Indexed on: 01 Feb '02Published on: 01 Feb '02Published in: Tropical Animal Health and Production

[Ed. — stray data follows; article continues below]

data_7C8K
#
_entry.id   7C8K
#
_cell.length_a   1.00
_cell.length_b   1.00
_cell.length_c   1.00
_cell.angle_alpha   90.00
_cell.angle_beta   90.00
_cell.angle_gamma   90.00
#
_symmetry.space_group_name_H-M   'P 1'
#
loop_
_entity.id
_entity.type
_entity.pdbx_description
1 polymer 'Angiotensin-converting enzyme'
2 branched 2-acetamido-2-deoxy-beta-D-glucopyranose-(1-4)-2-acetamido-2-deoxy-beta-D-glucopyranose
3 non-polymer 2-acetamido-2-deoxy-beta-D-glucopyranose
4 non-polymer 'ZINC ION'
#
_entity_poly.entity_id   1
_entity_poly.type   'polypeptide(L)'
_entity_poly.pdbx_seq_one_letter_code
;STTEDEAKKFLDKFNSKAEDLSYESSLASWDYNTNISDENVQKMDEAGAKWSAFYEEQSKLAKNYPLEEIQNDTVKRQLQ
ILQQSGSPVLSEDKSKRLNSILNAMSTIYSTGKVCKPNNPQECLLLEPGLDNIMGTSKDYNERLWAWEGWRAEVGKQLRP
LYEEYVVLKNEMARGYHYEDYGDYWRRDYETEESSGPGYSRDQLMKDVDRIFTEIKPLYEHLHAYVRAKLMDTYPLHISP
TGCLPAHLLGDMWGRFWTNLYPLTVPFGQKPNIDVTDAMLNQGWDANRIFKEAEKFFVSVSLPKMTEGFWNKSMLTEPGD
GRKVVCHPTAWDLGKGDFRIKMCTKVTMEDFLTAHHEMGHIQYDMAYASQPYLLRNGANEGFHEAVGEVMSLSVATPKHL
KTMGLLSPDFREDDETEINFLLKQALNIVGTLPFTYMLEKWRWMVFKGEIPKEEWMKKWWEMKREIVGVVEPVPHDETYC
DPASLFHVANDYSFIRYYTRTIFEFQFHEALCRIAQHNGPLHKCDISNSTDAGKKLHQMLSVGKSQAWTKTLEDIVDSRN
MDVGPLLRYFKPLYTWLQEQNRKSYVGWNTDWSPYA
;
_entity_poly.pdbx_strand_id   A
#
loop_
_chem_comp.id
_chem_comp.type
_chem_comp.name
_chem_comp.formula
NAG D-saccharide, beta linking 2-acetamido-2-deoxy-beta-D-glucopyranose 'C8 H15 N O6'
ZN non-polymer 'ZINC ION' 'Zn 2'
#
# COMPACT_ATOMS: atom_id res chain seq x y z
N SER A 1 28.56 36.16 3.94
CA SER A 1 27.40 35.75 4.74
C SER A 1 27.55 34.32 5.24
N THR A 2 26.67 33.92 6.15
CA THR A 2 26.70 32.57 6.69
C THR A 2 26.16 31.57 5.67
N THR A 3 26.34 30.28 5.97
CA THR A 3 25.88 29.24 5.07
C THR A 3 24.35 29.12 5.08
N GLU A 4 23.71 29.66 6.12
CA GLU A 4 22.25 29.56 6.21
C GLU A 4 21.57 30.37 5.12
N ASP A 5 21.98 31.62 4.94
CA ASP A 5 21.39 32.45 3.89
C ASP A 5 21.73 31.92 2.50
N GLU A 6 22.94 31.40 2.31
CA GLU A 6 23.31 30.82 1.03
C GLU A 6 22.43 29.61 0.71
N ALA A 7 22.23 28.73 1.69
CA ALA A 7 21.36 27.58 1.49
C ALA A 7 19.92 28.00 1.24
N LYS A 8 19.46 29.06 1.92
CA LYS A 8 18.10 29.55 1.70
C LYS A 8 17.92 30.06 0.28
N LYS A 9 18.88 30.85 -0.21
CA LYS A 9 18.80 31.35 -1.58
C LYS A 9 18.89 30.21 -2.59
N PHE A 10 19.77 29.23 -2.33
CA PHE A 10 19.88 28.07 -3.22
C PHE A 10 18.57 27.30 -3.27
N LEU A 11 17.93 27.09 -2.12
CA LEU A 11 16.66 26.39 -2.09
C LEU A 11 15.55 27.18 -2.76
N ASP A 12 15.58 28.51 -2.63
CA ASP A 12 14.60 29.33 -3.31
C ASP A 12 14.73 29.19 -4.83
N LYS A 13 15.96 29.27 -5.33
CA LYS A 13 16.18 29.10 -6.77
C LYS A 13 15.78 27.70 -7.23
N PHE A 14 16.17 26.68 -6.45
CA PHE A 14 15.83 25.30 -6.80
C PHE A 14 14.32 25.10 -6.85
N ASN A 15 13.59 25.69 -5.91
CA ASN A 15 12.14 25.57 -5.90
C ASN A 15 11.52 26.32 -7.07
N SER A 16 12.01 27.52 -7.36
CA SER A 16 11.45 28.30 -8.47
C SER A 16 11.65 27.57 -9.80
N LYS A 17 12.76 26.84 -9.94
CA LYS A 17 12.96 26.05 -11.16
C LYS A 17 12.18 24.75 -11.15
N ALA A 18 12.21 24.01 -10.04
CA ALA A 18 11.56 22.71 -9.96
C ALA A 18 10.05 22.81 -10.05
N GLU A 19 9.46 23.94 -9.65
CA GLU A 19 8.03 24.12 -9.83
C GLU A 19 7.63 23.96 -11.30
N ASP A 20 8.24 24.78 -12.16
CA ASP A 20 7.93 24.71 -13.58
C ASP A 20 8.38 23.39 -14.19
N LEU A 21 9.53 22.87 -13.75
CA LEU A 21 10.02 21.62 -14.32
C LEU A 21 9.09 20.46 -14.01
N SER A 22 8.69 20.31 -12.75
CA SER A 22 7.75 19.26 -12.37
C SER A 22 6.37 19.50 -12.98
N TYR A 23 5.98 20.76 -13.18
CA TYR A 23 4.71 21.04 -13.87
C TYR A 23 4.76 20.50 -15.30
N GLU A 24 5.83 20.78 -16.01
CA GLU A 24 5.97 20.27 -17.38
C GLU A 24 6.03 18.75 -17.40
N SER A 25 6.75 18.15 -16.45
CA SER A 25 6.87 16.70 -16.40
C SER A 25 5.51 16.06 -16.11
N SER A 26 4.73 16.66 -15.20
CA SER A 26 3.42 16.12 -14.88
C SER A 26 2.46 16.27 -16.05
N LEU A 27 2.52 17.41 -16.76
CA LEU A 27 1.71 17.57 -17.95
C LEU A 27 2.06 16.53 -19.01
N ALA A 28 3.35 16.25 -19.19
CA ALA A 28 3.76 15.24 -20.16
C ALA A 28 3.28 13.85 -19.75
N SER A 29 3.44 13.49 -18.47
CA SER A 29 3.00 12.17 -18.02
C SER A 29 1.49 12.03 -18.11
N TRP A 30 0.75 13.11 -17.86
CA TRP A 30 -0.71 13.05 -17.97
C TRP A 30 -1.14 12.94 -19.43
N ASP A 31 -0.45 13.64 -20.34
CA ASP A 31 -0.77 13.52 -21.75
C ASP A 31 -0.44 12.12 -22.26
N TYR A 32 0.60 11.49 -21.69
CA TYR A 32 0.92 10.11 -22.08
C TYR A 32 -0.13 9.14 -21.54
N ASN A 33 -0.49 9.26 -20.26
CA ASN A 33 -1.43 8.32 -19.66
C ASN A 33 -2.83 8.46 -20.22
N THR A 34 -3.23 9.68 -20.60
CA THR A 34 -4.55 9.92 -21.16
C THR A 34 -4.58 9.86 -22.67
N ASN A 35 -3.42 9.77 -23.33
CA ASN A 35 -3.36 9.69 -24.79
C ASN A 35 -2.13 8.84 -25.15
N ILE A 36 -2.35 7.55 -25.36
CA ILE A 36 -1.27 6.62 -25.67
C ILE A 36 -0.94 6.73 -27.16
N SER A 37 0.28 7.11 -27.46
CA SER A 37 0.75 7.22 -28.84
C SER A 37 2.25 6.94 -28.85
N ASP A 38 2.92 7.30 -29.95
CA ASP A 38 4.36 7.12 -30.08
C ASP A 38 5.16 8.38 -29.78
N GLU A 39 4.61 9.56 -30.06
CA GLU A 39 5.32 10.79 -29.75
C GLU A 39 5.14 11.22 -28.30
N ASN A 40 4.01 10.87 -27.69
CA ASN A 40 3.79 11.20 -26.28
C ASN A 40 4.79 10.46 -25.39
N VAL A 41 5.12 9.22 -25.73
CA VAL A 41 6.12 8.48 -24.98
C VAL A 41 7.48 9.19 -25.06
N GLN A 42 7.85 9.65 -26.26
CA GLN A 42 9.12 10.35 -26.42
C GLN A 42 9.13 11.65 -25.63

Twenty young Kirdi (West African Dwarf) rams, averaging 22 kg live weight and 15 months of age, were randomly assigned to four feeding groups of 5 animals each. The groups were subjected to an 8-week feeding trial to determine the effect of different protein supplements on their voluntary intake of rice straw and on their performance. The animals in one of the groups were maintained on a daily basal diet of rice straw given ad libitum and 250 g of rice bran per animal (control). Other groups were fed the basal diet, supplemented with 300 g of groundnut haulms (GH diet), 45 g of cotton seed cake (CSC diet) or 210 g of chopped cowpea vines (CPV diet) per animal per day. The average daily weight gains of the animals feeding on the control, GH, CSC and CPV diets were 20.00, 48.93, 52.14 and 49.29 g, respectively. The gains in live weight of the supplemented groups did not differ significantly (p>0.05), but there was a difference (p<0.05) in live weight gain between the supplemented groups and the control. The differences in intake of rice straw among the groups were highly significant (p<0.01). Cotton seed cake increased (p<0.01) the intake, while feeding crop residues tended to depress the intake of rice straw. Variations in the height at withers, heart girth and scapulo-ischial length did not differ significantly (p>0.05) among the groups. In terms of live weight gain and intake of rice straw, cotton seed cake was the most effective supplement, but, since the crop residues are more readily available to farmers in this area of the country, they merit more attention.